SarahYeah, that is that is really sad and um, something to kind of reflect on ah in terms of like that that pressure that is put on really successful authors.
BrookExactly. Yeah, I think that it’s hard to know what those ah people who ah their names are in light so to speak what they go through ah in order to continue producing but just to even live their life.
SarahSo the last book that I had on my TBR list, Brook was the one that you recommended for me and so that was Robert Goddard’s book Long Time Coming and so this was published in 2010 but it was set dual timeline in the 1970s and in the 1940s and both of those times are not I haven’t read a lot from both of those times so that was that was really interesting. And I really liked the the story it was um, it was a great recommendation. So thank you, Brook I really enjoyed it and I will definitely read another book at least one other book by Goddard because um I found it quite a compelling story.
BrookThat’s great I’m glad you enjoyed it, Sarah. And the last book I have to ah talk about is also the book that Sarah recommended to me which was Mother Daughter Murder Night and I listened to this as an audiobook. And I also really enjoyed it. You know I love multi-generational women’s stories Sarah knows this and so it was great for me. It was also a book that was set very much in the outdoors which I realized as I was listening to it I don’t do a lot of the outdoorsy kind of mysteries so that was a nice change. And I really enjoyed seeing the relationships grow with these women as the ah as they solved the mystery together. So that was really ah ah a really nice point to it. Um. I have to say their last name was Rubicon and I thought what a wonderful name to give to people who are going to be solving a crime that that was just you know it wasn’t lost on me.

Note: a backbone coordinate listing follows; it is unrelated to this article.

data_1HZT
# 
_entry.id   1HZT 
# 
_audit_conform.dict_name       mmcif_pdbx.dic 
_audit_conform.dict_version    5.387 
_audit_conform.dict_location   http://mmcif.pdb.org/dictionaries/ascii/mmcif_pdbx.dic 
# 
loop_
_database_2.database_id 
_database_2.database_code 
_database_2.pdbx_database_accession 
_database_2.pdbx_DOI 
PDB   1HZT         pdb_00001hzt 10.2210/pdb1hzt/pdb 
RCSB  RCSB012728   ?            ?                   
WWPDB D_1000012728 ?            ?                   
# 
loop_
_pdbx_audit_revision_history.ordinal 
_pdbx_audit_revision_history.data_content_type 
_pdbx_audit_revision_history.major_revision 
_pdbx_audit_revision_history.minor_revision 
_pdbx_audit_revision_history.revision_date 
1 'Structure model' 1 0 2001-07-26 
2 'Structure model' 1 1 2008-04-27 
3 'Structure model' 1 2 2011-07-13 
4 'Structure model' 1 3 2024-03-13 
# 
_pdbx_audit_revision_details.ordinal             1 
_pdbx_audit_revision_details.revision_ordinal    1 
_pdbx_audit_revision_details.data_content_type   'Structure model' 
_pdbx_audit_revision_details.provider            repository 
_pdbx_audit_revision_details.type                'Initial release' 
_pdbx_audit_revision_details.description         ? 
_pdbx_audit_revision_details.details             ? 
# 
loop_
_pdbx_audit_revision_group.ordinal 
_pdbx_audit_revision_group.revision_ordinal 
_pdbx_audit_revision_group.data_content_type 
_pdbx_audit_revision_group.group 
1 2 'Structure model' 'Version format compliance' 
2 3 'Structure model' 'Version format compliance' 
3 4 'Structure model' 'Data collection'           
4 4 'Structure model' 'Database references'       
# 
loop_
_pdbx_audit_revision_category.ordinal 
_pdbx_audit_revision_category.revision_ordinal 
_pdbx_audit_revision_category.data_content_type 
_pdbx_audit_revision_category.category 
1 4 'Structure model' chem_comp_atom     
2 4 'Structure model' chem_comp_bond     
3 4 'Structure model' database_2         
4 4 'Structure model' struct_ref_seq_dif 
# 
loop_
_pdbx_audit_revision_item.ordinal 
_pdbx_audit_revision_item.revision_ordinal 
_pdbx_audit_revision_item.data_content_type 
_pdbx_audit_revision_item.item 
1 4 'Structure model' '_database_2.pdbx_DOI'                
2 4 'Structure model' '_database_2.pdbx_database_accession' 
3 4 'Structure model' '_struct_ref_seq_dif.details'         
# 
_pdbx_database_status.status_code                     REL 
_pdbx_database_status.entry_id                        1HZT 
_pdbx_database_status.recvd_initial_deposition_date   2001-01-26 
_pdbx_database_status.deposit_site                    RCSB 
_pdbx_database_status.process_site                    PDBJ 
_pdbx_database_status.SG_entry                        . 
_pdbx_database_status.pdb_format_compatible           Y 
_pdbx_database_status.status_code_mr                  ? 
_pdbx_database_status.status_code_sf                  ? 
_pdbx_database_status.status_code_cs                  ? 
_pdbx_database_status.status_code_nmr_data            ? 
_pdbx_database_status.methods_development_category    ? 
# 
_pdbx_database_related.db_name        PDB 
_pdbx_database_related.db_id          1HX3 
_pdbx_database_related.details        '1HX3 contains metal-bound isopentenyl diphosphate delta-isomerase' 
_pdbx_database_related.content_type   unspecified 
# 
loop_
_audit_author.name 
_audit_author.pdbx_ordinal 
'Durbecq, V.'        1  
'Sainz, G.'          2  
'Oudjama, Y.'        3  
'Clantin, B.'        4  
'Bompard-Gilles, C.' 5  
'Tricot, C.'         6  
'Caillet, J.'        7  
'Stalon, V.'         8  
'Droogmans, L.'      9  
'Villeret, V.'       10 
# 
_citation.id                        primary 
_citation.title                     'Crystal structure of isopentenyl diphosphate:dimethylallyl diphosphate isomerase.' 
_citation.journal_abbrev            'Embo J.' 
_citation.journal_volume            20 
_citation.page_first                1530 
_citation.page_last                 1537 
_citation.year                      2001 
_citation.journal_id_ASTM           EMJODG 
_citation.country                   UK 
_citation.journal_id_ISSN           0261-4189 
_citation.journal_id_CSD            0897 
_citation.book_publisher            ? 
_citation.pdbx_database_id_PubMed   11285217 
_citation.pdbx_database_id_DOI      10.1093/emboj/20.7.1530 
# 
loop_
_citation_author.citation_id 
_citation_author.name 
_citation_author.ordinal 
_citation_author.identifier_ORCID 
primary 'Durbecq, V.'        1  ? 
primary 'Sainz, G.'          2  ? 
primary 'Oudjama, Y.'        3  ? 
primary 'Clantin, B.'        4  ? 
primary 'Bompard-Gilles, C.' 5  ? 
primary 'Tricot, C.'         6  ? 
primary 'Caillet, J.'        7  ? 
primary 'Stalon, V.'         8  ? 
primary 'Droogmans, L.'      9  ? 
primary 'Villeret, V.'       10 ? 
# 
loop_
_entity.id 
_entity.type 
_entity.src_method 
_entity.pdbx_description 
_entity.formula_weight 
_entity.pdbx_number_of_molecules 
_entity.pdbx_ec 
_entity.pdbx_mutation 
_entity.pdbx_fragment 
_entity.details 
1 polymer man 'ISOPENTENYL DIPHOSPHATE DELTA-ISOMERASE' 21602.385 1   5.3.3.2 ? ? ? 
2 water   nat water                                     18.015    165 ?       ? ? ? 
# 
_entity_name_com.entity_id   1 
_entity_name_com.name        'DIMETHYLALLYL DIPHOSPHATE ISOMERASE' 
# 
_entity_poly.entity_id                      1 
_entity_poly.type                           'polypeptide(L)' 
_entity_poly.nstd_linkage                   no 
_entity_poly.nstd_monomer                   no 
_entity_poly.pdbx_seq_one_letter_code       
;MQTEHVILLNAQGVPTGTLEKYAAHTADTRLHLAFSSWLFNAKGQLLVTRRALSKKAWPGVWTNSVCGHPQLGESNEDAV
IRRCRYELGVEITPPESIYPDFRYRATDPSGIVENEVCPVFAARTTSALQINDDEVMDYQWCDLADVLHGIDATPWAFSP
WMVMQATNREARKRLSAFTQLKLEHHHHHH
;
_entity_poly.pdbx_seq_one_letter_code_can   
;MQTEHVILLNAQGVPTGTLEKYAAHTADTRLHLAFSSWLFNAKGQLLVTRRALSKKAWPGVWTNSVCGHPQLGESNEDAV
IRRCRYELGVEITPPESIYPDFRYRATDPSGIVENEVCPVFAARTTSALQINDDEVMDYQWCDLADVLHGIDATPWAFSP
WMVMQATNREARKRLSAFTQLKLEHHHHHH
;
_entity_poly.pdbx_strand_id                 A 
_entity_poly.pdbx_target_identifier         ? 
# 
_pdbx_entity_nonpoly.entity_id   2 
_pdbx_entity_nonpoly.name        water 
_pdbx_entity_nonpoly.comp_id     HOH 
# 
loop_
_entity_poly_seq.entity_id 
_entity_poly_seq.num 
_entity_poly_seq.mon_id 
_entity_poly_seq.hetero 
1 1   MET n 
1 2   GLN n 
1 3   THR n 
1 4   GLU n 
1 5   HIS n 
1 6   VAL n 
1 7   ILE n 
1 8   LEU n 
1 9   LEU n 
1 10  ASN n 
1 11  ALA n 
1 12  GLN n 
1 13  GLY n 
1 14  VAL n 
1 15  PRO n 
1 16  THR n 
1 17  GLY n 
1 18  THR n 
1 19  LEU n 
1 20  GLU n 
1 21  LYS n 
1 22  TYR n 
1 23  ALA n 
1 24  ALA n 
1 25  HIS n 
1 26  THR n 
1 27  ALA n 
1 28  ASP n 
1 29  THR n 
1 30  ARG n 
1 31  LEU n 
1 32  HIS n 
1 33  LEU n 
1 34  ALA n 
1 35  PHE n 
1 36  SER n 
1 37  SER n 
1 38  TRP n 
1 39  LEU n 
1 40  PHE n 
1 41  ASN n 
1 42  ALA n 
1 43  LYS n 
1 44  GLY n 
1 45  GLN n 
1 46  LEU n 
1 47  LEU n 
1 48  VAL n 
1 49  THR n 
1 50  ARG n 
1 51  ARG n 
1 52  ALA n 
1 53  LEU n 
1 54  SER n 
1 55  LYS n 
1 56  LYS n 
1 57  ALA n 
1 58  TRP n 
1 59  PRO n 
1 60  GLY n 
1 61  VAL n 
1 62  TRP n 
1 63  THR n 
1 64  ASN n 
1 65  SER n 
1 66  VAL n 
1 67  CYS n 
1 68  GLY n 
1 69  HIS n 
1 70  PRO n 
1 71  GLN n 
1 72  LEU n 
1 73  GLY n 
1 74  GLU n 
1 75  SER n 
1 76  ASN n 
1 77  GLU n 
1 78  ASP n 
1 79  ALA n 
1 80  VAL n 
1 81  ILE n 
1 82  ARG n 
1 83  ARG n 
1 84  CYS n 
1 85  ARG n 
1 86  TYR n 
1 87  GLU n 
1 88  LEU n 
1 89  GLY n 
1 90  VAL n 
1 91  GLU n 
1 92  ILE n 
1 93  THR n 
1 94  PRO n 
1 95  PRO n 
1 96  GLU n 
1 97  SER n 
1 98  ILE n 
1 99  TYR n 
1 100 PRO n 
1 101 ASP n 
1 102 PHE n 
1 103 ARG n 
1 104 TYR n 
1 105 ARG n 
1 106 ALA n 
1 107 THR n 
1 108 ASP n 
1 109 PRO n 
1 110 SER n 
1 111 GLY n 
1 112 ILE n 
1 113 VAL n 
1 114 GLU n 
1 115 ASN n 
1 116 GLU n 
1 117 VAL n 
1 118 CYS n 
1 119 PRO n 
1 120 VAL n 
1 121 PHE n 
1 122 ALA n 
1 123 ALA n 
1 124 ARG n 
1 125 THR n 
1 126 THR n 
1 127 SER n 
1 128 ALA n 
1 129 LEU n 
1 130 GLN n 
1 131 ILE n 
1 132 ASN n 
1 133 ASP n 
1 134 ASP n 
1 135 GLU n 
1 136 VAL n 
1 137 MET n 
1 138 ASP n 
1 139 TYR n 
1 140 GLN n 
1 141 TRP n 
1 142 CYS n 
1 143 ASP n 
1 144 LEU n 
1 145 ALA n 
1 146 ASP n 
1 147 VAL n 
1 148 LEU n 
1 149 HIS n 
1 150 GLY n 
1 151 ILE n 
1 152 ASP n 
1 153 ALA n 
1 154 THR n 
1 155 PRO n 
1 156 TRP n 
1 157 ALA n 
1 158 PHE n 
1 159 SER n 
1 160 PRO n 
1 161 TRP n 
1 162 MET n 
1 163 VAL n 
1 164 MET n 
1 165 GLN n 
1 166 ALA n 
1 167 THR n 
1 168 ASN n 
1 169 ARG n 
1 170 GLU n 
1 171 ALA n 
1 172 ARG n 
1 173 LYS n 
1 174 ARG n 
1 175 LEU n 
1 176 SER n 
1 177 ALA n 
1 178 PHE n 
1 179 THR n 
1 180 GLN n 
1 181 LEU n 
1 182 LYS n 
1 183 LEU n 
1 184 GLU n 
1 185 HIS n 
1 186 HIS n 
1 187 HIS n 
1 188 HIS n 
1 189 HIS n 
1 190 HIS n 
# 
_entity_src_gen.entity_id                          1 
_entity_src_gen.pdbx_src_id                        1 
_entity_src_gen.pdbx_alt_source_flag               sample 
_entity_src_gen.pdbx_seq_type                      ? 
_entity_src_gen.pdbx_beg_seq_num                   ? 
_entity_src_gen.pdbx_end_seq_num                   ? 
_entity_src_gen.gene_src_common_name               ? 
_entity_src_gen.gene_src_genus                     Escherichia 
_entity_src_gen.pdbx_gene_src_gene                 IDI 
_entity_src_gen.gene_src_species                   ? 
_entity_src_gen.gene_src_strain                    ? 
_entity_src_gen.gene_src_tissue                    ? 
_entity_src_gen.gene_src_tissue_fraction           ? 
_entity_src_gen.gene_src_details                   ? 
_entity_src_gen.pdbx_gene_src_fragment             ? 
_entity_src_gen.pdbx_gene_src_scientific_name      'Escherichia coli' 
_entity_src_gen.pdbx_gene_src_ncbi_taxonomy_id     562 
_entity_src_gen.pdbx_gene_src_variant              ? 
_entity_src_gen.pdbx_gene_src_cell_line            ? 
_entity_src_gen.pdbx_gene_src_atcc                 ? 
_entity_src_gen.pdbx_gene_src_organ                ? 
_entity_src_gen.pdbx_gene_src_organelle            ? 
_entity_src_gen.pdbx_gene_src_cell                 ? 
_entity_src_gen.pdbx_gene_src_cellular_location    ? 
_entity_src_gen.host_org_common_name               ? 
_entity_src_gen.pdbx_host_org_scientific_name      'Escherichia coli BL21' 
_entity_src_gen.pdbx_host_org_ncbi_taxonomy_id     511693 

SarahI’m glad you enjoyed it, Brook. This was the first book by Nina Simon and I hope that it is the first of a series.  I don’t know I haven’t looked into whether there’s another one coming but I I think there was a setup there that um that there could be future books in that in that series with those three women.
BrookI would agree I think that that would be a great series.
SarahWell, it sounds like we had some good reading, Brook. I hope you also found some time to rest over the holidays.
BrookI did. We had a wonderful holiday season. And yeah, this was a great group of books and we also had some great mystery shows that we watched and it was it was just a really fun time. How about you, Sarah.
SarahWe had a great holiday season as well and I’m really looking forward to 2024.
BrookAs am I. Thank you everyone for joining us today on Clued in Mystery. I’m Brook.
SarahAnd I’m Sarah and we both love mystery.